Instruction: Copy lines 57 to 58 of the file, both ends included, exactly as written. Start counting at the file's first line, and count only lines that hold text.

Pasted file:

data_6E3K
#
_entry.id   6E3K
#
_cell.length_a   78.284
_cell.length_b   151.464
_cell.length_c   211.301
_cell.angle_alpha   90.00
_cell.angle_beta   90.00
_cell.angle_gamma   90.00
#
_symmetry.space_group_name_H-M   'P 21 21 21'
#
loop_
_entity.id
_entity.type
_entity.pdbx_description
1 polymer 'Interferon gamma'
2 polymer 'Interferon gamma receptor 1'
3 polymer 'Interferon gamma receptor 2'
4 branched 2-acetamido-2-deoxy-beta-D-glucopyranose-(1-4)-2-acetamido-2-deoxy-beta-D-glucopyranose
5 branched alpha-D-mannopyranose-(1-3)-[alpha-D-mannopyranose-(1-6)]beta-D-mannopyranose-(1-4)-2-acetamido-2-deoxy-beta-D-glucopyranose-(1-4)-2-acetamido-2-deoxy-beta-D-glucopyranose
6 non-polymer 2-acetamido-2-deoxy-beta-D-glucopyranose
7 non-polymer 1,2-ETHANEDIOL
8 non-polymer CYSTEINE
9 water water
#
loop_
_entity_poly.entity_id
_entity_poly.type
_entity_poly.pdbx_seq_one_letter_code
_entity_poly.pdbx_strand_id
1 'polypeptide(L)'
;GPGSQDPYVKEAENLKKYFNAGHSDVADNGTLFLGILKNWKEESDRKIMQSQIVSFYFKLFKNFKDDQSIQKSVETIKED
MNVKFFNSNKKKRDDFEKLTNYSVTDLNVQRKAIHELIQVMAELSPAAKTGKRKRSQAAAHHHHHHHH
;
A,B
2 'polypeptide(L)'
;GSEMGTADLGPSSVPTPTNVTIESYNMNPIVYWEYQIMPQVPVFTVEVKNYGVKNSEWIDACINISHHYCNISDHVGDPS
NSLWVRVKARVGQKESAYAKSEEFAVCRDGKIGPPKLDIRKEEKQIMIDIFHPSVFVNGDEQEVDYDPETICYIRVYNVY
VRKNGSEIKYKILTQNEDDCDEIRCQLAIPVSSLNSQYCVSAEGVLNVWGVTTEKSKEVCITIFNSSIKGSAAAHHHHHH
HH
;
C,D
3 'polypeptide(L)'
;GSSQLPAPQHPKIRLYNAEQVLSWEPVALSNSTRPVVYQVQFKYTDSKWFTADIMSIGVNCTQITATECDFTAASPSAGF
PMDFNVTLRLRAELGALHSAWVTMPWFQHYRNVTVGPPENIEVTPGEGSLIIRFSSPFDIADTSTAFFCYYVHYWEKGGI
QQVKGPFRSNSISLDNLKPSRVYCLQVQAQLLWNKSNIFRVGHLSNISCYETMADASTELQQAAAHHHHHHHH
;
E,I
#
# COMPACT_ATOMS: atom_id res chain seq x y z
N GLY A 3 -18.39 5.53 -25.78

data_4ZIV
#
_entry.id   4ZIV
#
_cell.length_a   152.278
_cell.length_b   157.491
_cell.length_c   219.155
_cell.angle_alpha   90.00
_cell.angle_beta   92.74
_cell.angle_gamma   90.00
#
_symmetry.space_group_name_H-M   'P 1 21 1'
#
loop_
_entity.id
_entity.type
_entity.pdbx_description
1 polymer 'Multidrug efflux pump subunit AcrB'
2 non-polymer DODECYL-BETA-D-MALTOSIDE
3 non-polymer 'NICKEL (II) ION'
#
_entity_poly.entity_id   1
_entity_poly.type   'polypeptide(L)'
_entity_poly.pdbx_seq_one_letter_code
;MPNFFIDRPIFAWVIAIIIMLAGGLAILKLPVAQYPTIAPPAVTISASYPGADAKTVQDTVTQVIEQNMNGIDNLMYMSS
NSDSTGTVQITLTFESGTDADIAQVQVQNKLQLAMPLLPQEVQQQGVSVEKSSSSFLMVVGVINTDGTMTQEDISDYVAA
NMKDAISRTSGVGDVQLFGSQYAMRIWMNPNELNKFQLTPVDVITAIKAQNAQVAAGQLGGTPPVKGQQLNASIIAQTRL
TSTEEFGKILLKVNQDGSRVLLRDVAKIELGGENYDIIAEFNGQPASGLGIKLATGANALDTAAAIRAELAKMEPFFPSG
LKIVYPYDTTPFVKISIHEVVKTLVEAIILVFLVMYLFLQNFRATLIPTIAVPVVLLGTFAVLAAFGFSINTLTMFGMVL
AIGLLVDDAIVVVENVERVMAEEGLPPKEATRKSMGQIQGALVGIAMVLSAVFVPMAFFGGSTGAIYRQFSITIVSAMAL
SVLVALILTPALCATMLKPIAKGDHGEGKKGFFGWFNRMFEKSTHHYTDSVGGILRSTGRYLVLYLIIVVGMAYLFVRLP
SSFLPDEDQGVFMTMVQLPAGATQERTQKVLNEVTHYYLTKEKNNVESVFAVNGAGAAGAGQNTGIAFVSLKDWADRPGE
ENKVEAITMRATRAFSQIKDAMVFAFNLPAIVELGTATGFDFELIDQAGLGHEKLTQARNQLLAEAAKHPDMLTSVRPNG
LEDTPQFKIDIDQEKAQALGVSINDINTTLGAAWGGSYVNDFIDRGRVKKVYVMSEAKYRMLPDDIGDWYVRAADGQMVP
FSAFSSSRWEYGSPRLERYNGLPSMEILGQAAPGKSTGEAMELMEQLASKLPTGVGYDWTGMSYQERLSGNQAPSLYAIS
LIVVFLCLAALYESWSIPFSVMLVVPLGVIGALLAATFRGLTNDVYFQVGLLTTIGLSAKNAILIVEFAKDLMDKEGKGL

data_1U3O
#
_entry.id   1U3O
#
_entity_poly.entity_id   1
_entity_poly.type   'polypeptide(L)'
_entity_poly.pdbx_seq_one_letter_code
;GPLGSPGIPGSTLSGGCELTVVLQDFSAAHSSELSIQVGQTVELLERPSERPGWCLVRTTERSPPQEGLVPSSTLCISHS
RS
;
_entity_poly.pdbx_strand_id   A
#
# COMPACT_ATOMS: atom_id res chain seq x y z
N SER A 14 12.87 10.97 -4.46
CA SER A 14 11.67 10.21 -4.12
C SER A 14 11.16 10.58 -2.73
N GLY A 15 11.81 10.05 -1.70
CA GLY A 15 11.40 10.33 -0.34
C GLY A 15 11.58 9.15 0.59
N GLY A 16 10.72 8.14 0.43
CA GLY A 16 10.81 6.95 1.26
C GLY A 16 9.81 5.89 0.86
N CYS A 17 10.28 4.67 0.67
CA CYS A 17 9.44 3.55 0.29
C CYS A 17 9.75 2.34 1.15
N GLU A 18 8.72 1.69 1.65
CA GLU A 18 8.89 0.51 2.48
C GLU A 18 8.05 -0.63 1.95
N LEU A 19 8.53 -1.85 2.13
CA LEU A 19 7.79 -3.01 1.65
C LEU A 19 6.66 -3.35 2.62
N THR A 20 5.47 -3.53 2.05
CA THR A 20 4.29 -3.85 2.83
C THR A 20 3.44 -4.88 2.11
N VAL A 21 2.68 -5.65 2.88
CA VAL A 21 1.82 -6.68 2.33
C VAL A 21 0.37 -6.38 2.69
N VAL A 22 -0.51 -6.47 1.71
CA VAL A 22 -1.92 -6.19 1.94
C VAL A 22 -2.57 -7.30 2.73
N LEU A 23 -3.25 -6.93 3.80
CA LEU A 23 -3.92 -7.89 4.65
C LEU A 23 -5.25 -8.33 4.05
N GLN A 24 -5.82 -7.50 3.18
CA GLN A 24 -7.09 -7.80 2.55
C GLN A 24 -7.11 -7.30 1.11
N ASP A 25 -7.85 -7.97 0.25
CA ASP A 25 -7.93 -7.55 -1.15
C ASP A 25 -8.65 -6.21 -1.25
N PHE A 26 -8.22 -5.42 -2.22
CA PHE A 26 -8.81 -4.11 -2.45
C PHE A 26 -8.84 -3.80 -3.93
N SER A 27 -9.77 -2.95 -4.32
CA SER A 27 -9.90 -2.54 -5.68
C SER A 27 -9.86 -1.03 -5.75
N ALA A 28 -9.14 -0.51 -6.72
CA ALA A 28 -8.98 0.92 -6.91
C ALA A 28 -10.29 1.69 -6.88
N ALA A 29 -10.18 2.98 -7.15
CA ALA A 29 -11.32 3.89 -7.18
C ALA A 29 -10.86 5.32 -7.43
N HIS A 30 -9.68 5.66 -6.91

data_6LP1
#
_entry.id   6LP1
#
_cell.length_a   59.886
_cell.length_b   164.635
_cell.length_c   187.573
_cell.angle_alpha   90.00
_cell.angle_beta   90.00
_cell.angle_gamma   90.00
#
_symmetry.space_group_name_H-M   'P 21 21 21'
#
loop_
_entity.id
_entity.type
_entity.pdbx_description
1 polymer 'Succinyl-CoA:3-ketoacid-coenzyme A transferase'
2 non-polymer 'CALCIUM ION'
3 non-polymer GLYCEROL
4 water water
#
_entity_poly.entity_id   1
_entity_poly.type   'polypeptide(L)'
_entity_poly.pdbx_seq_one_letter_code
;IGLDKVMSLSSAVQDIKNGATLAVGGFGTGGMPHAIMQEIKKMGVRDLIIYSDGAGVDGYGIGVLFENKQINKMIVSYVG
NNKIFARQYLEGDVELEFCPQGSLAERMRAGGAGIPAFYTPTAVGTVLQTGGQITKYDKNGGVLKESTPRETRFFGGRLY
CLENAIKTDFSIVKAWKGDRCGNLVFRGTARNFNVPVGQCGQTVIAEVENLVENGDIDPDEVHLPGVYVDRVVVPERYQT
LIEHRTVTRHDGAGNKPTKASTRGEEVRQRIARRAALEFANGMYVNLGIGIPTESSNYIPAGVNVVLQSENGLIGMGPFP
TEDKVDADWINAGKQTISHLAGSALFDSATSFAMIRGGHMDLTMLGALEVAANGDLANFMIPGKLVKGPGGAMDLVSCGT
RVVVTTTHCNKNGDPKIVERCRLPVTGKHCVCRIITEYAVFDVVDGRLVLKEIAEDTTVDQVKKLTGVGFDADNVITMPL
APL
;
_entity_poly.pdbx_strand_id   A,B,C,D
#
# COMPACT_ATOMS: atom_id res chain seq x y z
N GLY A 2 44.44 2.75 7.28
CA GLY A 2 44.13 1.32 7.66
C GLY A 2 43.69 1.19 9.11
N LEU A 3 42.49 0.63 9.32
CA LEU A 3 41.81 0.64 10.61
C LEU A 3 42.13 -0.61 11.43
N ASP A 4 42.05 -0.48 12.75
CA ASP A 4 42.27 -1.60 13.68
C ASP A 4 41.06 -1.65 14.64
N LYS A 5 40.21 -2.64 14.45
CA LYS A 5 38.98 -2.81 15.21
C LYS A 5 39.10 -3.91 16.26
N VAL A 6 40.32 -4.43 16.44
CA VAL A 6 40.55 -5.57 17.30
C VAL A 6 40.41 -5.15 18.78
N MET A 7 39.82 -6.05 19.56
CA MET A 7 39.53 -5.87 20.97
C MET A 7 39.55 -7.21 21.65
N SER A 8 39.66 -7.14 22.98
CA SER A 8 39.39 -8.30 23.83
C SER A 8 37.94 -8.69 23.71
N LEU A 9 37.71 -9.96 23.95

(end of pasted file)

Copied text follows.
#
_cell.length_a   152.278